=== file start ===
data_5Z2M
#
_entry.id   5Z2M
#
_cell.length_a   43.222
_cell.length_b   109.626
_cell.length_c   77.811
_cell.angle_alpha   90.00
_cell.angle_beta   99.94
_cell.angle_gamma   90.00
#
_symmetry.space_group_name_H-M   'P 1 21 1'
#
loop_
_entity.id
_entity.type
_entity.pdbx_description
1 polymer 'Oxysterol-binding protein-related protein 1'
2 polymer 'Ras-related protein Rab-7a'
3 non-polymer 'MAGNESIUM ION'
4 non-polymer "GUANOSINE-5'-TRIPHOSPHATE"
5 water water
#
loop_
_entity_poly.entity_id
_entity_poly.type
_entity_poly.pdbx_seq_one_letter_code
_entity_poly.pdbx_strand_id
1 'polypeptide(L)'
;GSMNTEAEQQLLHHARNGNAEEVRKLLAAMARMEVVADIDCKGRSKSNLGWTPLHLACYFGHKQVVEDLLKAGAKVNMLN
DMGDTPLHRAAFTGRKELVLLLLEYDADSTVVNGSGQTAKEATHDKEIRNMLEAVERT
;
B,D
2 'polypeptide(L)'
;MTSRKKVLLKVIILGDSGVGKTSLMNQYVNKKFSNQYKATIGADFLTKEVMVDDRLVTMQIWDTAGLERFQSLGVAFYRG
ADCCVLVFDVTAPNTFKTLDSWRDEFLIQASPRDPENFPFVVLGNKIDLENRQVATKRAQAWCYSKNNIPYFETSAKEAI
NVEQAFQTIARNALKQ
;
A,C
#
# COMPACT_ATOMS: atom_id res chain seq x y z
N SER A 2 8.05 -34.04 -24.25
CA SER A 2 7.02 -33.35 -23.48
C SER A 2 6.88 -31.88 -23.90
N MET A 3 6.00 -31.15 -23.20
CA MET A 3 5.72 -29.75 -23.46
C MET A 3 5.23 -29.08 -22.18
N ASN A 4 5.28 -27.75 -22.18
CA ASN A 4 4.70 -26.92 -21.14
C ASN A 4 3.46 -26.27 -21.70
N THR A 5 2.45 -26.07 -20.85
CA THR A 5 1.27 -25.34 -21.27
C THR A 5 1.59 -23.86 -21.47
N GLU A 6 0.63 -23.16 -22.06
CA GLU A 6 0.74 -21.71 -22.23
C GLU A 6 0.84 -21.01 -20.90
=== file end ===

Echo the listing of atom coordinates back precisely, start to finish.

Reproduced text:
data_5Z2M
#
_entry.id   5Z2M
#
_cell.length_a   43.222
_cell.length_b   109.626
_cell.length_c   77.811
_cell.angle_alpha   90.00
_cell.angle_beta   99.94
_cell.angle_gamma   90.00
#
_symmetry.space_group_name_H-M   'P 1 21 1'
#
loop_
_entity.id
_entity.type
_entity.pdbx_description
1 polymer 'Oxysterol-binding protein-related protein 1'
2 polymer 'Ras-related protein Rab-7a'
3 non-polymer 'MAGNESIUM ION'
4 non-polymer "GUANOSINE-5'-TRIPHOSPHATE"
5 water water
#
loop_
_entity_poly.entity_id
_entity_poly.type
_entity_poly.pdbx_seq_one_letter_code
_entity_poly.pdbx_strand_id
1 'polypeptide(L)'
;GSMNTEAEQQLLHHARNGNAEEVRKLLAAMARMEVVADIDCKGRSKSNLGWTPLHLACYFGHKQVVEDLLKAGAKVNMLN
DMGDTPLHRAAFTGRKELVLLLLEYDADSTVVNGSGQTAKEATHDKEIRNMLEAVERT
;
B,D
2 'polypeptide(L)'
;MTSRKKVLLKVIILGDSGVGKTSLMNQYVNKKFSNQYKATIGADFLTKEVMVDDRLVTMQIWDTAGLERFQSLGVAFYRG
ADCCVLVFDVTAPNTFKTLDSWRDEFLIQASPRDPENFPFVVLGNKIDLENRQVATKRAQAWCYSKNNIPYFETSAKEAI
NVEQAFQTIARNALKQ
;
A,C
#
# COMPACT_ATOMS: atom_id res chain seq x y z
N SER A 2 8.05 -34.04 -24.25
CA SER A 2 7.02 -33.35 -23.48
C SER A 2 6.88 -31.88 -23.90
N MET A 3 6.00 -31.15 -23.20
CA MET A 3 5.72 -29.75 -23.46
C MET A 3 5.23 -29.08 -22.18
N ASN A 4 5.28 -27.75 -22.18
CA ASN A 4 4.70 -26.92 -21.14
C ASN A 4 3.46 -26.27 -21.70
N THR A 5 2.45 -26.07 -20.85
CA THR A 5 1.27 -25.34 -21.27
C THR A 5 1.59 -23.86 -21.47
N GLU A 6 0.63 -23.16 -22.06
CA GLU A 6 0.74 -21.71 -22.23
C GLU A 6 0.84 -21.01 -20.90